Dragon Age: Inquisition Review

Sequels usually have high expectations to live up to, whether they are in fiction with George RR Martin’s epic tale A Song of Ice and Fire, in films like Star Wars, or even videogames like Halo or Dragon Age. Capturing the essence of what made each special while trying to continue the storyline is no easy feat, and gamers really noticed this when Dragon Age 2 followed up game of the year Dragon Age Origins. Everything they loved about the 1st game didn’t transition well to the 2nd adventure which basically came down to choosing sides with the Templars or Mages. Now the 3rd edition to the Dragon Age saga has the gaming community buzz,  can Dragon Age: Inquisition return Bioware to the top of fantasy RPGs ?


Character customization allows you to choose one of three classes (Mage, Warrior or Rogue) as well as their gender and race before you delve into the story. No matter what you choose it all starts out the same as your character lingers in between consciousness and death after a massive explosion consumes the lives of the leaders of all the major players in Feraldan. Your character is then left with the only key to closing the demon spawning rifts. You are thrust into a world where choices matter as everyone seeks to gain control of the world due to the recent voids left by fallen leaders. In the middle of this Civil War an Inquisition is formed to take control and restore order making you the front man (or woman) for the cause as you use all available resources at your disposal to win over key factions and persuade everyone that the Inquisition is the only way to close the rifts. At first it seems dialogue decisions are merely a way of progressing through the game, but as you pour in the hours you’ll find that what you may think is a minor selection has consequences to someone in your inner circle. This really gives the player a sense of consequence throughout the game and allows them to play whichever role they want, be it the strong silent type, the sarcastic leader, or the take-no-crap bad-ass. The story is beautifully woven within all the conversation of the characters as well as through completing an abundance of tasks through your travels across a variety of unique locations. Players will find the storytelling both rich and deeply laced with lore from the previous Dragon Age games. If you are new to the series or having a hard time recalling past events Bioware has set up a website, which gives a graphic novel type of overview to refresh your memory. This is something that should have been linked in the game.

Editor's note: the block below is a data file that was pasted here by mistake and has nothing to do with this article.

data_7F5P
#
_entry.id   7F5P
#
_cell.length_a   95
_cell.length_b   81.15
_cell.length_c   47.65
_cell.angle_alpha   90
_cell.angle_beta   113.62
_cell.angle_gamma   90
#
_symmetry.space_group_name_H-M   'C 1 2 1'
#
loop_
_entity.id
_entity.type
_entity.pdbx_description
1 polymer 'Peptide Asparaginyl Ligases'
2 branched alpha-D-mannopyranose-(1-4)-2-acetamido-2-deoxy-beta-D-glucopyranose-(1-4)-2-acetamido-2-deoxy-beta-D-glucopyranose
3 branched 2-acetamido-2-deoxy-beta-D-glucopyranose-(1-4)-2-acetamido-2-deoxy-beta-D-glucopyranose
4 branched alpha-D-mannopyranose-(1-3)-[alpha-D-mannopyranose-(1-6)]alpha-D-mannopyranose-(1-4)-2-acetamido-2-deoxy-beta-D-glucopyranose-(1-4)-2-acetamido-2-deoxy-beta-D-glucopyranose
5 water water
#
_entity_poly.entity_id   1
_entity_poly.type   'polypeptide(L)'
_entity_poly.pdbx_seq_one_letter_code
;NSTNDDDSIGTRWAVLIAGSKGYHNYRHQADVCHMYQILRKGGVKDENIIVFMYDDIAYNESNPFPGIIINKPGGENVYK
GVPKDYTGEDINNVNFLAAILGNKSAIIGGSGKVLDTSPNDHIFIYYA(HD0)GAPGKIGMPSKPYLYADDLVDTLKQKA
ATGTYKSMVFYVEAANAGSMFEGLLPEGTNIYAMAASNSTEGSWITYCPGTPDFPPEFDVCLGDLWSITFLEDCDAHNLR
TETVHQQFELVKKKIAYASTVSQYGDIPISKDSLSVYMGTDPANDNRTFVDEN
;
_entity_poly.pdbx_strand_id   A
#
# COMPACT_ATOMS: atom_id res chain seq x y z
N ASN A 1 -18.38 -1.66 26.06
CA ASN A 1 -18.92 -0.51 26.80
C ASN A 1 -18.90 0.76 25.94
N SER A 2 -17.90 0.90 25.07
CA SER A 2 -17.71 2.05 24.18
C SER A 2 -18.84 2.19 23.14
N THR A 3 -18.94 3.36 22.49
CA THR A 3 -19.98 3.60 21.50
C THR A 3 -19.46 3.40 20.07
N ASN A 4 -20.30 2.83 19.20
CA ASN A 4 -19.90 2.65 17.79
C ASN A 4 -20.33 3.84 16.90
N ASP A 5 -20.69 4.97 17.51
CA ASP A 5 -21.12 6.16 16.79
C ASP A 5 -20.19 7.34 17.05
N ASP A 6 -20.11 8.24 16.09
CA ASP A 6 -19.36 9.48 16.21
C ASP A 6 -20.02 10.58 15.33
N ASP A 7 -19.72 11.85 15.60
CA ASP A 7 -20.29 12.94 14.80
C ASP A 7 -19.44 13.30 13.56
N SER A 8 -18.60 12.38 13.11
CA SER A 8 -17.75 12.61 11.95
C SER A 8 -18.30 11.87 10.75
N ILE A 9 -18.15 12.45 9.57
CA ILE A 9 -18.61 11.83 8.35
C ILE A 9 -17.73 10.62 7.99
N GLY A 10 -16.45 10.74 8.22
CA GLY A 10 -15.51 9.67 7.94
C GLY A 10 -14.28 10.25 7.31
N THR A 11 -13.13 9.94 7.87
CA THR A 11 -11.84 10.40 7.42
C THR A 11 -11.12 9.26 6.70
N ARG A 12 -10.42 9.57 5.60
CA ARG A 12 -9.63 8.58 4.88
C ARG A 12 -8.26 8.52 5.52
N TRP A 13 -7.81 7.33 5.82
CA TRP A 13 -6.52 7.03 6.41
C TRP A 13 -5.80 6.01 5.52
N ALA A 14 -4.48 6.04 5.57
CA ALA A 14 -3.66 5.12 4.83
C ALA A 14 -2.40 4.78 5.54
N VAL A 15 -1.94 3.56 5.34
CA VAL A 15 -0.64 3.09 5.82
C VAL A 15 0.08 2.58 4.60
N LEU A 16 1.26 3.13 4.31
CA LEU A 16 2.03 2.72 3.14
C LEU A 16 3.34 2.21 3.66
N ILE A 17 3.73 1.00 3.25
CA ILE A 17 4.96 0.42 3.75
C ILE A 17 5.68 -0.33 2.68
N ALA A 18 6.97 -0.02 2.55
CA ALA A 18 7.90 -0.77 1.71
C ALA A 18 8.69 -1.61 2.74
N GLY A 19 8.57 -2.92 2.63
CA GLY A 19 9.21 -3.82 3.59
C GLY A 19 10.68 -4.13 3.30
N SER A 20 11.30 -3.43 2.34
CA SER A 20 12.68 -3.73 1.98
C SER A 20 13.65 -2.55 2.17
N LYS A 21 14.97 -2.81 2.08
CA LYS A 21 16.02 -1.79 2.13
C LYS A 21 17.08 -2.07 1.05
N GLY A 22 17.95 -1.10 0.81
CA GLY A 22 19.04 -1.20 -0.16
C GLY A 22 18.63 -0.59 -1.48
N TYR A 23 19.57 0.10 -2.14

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Obsessive compulsive players will find themselves wanting to complete each and every side quest, but be warned that clearing a map of everything actually requires you to advance the main story if you want to stand a chance against some of the more difficult enemies. I found this out the hard way as I tried to clear the Hinterlands of all quests only to find myself levels below a few demons pouring from a rift, having a team of bears gnaw me and the other 3 characters in my party as useful as chicken wings from the local pub. In addition to running away from massive dragons like I was trying to qualify for an Olympic bid in long distance running. With so much to do it is easy to get side tracked from the main quests, but to be honest the game doesn’t really start to get ‘good’ until you’ve dumped about 8-10 hours into the story and all hell breaks loose as you confront a major player in the war to overtake the Maker.

Inquisition gives the player so much to do it is very possible someone could put in over 100 hours of game play and only make it halfway through the game, but what makes it unique is that all the side quests actually matter. In order to explore new locations you must gain power to unlock them and the only way to get it is through finishing a variety of missions. While roaming the lands in search of loot, battles and quests are where players will find the most enjoyment, there is something called the War Room that is an intricate part of Inquisition. This is where alliances are forged with other nations or factions, a show of force is sent off to another land to quell an uprising, or spies are sent to infiltrate various noblemen’s courts to persuade them to back the Inquisition. The war room is just a piece of the puzzle that makes all the politics of the game come to life and give you control over everything essentially allowing you to micromanage the entire world without ever needing to show up and deal with every little thing.